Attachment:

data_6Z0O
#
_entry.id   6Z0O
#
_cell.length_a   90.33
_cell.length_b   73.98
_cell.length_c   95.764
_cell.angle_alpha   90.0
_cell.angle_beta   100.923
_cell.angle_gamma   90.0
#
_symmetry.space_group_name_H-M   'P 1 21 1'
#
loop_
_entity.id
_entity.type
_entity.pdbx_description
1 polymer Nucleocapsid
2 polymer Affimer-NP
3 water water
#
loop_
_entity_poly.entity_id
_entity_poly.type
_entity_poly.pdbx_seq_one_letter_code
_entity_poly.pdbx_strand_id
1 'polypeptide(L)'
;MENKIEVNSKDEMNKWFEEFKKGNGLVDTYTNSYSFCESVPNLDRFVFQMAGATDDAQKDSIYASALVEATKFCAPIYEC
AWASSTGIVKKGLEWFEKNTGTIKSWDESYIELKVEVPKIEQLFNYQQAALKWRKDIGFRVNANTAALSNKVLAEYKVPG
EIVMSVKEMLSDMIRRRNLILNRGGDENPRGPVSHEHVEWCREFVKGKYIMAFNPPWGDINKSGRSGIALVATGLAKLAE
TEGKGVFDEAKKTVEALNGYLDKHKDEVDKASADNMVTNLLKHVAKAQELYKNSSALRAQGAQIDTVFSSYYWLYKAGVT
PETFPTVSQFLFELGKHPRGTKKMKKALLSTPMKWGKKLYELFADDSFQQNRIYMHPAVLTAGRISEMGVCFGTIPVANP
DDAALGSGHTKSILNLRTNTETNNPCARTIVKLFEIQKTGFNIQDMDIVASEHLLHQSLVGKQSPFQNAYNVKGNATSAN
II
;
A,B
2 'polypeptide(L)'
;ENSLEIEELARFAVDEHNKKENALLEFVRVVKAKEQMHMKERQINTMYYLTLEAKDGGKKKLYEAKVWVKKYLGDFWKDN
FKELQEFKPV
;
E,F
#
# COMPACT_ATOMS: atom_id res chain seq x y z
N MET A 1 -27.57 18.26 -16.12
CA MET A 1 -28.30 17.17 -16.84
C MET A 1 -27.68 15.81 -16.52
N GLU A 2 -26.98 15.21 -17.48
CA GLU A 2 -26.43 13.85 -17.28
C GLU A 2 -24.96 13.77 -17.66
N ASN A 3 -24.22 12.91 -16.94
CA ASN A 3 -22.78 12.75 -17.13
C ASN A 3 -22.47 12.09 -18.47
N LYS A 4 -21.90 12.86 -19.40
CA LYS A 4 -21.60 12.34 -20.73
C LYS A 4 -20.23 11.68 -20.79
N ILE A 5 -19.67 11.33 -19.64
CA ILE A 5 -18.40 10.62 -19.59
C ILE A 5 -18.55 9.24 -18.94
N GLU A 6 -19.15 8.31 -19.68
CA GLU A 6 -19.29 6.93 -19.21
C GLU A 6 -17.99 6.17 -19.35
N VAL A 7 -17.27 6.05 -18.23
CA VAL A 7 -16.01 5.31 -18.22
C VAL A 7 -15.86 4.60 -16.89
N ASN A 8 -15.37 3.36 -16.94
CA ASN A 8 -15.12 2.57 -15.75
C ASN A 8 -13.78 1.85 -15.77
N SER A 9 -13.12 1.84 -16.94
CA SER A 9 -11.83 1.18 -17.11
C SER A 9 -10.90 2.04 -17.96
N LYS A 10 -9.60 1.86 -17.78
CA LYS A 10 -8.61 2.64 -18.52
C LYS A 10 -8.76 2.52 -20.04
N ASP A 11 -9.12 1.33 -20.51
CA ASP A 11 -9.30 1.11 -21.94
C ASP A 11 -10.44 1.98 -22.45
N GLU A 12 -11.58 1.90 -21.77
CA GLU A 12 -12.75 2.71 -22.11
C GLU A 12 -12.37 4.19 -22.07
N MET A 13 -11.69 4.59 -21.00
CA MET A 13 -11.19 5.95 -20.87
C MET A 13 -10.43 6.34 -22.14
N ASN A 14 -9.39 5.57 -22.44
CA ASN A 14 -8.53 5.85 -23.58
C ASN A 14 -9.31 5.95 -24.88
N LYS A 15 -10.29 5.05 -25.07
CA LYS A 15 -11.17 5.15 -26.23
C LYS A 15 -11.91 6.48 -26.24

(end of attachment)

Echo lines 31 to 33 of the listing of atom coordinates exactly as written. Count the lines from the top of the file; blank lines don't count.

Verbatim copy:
TEGKGVFDEAKKTVEALNGYLDKHKDEVDKASADNMVTNLLKHVAKAQELYKNSSALRAQGAQIDTVFSSYYWLYKAGVT
PETFPTVSQFLFELGKHPRGTKKMKKALLSTPMKWGKKLYELFADDSFQQNRIYMHPAVLTAGRISEMGVCFGTIPVANP
DDAALGSGHTKSILNLRTNTETNNPCARTIVKLFEIQKTGFNIQDMDIVASEHLLHQSLVGKQSPFQNAYNVKGNATSAN